Other shows delve more deeply into the gray areas of modern military combat, particularly Seal Team, the standout series of the bunch. When Senior Chief Petty Officer Jason Hayes (David Boreanaz) and his team are summoned to destroy a Syrian laboratory manufacturing the nerve agent VX, one soldier reminds Hayes that this biological weapon was developed by the American military, which tested it on volunteers in the 1950s before it was outlawed by the Chemical Weapons convention of 1993. “We’re the good guys,” insists Hayes. “We are the good guys, Ray, because we’re not actually using this stuff.” After more than two decades years of the JAG Cinematic Universe (i.e., JAG and NCIS), CBS has polished the formula to a high sheen: moral purity with extended clips.
Despite a low-key disdain for liberal politics—targets of skepticism include “microaggressions,” women who won’t let men buy them drinks and at least one joke about how fears of extremists are “racist”—the military teams we see studiously include women and minorities. Tolerance is a hallmark of a Good Guy, and so these heroes are tolerant, even as the larger ethos of the shows raises an eyebrow at progressive movements. The Brave in particular makes a pointed, clumsy effort to be inclusive, as soldiers announce apropos of nothing that they accept their Muslim colleagues: “Show me a man who believes in something greater, that’s a man I’ll fight beside.” When a female sniper tells her superior that he’s the first commanding officer to look at her and not see a woman first, he sympathetically answers that that “I may not see it, but I don’t forget it. Because I know that getting here was harder for you than I’ll ever understand.” Female soldiers are depicted as competent and fierce, though this doesn’t stop civilian women from serving as perpetual damsels in distress.
(L-R): Matt Barr as Gallo and Christina Ochoa as Nora in Valor.
Quantrell Colbert/The CW Network, LLC.
Valor offers a particularly confused blend of patriotism, female empowerment and sexiness. We meet our hero, Captain Leland Gallo (Matt Barr), in bed—being straddled by an attractive blonde, whom he enlists in an orgasmic call and response of the Army cheer “HOO-AH.” The show also makes a particular effort to show off the curves of its glammed-up helicopter pilot Nora Madani (Christina Ochoa), who veers from listening to a speech about not giving the brass reasons to question the presence of female soldiers to a steamy, rule-breaking hookup with her commanding officer.
Perhaps the most fascinating aspect of these shows is the way they orbit around American gun culture itself. The latest season of Shooter opens with a mass shooting at a Silver Star Award ceremony packed with Marines; Swagger, naturally, responds the way so many gun enthusiasts want to imagine they would in these crises and yet so rarely can: by picking up a weapon and taking the bad guys out. There’s a horrible and uniquely American irony in this bit of wish fulfillment theater, especially given that Shooter’s premiere was delayed in 2016 not once, but twice: first by a mass shooting in Dallas on July 7 by an Army veteran who killed five police officers, and again on July 17 by a shooting of Baton Rouge police that killed three.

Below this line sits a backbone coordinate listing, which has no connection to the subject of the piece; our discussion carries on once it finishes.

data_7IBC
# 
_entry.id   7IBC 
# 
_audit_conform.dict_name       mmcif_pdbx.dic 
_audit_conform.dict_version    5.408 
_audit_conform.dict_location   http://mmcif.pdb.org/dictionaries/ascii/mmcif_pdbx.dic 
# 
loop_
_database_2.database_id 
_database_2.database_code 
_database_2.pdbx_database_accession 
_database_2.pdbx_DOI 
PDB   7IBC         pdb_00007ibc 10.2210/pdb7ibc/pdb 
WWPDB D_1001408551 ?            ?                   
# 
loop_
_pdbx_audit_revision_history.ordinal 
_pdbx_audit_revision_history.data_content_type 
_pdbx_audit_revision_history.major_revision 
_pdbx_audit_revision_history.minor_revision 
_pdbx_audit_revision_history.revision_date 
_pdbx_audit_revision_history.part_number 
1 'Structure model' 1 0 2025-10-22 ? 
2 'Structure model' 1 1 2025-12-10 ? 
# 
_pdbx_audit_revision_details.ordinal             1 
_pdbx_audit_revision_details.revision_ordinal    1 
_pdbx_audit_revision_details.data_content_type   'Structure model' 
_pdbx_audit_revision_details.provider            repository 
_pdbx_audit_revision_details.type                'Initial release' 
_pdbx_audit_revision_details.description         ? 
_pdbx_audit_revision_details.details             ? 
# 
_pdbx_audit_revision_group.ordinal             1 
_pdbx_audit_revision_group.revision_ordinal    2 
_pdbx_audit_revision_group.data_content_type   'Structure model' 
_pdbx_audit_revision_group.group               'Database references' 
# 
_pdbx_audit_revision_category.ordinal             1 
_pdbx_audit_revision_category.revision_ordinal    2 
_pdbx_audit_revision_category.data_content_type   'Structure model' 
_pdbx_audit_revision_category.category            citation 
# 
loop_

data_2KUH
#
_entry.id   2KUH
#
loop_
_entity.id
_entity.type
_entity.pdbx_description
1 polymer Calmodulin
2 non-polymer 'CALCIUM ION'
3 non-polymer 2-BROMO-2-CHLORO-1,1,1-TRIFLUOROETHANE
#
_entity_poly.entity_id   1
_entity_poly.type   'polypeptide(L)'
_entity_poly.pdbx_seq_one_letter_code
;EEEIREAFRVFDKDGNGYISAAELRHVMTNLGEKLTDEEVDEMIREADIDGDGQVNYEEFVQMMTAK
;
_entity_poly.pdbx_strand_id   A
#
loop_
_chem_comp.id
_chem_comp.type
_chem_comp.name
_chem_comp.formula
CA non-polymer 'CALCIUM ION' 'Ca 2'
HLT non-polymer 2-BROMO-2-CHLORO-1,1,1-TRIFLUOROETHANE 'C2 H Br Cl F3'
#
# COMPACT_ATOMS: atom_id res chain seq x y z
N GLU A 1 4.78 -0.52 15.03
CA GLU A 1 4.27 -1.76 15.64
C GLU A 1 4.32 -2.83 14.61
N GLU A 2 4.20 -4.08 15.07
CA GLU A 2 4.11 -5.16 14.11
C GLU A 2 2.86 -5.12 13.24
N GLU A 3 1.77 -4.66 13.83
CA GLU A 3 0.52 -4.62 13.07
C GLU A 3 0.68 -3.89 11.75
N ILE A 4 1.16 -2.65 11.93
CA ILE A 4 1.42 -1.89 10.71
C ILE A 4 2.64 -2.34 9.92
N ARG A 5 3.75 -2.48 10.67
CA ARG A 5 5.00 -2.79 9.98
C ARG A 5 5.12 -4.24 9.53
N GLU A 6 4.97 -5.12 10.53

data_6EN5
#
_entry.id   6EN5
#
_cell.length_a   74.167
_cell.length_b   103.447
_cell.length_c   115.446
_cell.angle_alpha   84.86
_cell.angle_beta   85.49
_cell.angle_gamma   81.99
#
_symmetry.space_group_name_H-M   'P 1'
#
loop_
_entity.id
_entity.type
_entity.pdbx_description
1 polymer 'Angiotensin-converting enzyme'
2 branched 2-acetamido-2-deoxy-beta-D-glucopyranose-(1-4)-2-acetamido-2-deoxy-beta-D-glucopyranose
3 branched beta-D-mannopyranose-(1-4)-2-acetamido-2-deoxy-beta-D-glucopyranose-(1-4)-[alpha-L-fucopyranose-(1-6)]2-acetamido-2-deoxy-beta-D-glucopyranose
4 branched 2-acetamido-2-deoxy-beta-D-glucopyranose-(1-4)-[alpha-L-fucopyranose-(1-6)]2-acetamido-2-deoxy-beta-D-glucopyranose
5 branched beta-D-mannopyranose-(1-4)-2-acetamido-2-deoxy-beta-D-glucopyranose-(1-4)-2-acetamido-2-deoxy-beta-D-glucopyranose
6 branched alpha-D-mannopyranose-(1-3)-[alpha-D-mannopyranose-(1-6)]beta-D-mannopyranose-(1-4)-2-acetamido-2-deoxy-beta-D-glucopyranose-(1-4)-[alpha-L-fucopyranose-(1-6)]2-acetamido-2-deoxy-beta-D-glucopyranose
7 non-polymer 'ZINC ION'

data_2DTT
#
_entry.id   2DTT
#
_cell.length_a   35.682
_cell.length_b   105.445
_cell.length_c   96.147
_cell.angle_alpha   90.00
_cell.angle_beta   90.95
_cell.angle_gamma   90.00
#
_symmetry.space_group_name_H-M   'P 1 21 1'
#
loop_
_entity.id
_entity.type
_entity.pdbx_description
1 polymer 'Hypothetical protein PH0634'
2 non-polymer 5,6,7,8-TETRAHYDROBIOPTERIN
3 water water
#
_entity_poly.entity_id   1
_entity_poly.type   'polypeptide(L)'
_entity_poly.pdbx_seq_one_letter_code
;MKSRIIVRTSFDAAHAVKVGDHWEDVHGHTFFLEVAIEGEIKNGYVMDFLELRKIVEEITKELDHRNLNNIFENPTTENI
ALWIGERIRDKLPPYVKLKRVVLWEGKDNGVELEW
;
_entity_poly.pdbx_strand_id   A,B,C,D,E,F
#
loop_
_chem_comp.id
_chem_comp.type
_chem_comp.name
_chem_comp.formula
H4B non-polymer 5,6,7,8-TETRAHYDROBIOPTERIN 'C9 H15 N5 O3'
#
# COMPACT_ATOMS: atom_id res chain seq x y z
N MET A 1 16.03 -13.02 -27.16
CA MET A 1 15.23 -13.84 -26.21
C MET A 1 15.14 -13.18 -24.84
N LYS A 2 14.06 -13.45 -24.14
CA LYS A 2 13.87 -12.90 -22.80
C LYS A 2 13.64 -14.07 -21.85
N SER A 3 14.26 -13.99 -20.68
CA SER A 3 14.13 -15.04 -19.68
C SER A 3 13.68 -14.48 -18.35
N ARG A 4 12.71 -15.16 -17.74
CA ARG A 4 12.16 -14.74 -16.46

To be fair, this is not a series that has made any secret of its politics; it is a show literally called Shooter with a hero literally called Swagger, and has always embraced gun culture as the solution to gun violence. Its civilian characters routinely open carry; in one scene, after Swagger enters a church and pulls a gun on a former comrade who betrayed him, the priest intercedes and Swagger apologizes for packing heat in the Lord’s house. “Guns?” chuckles the priest. “This is Texas. I see plenty of guns in church.”
Like so many of its peers, Shooter is a parade of gun violence, from the endless headshots of its Afghanistan flashbacks to its contemporary depictions of terrorist attacks and mass shootings. Although Swagger is retired, he continues to behave like an active duty soldier, picking off his foes with impunity on American soil. For a certain brand of gun enthusiast this is the best of both worlds, a fantasy that combines the honor and sanctioned violence of military service with the cowboy mentality of the lone gunslinger.
But rather than unnerving, his vigilante killings feel disturbingly routine after watching him kill dozens of men through the scope of his sniper rifle; spend too much time in a country where bullets are flying and bodies are dropping, and death begins to feel almost normal. Tragically, it’s a description that feels increasingly like it could apply to America as well.
When one soldier in The Brave says that the “bleeding hearts” need to learn that it’s too dangerous to save people in war-torn countries, another insists that “God gave us two hands for a reason”: one to help ourselves and one to help lift up others. “I got better uses for mine,” the first soldier replies. She holds up her gun like a talisman, as though it will ward off the violence that will surely follow, and never, ever stop.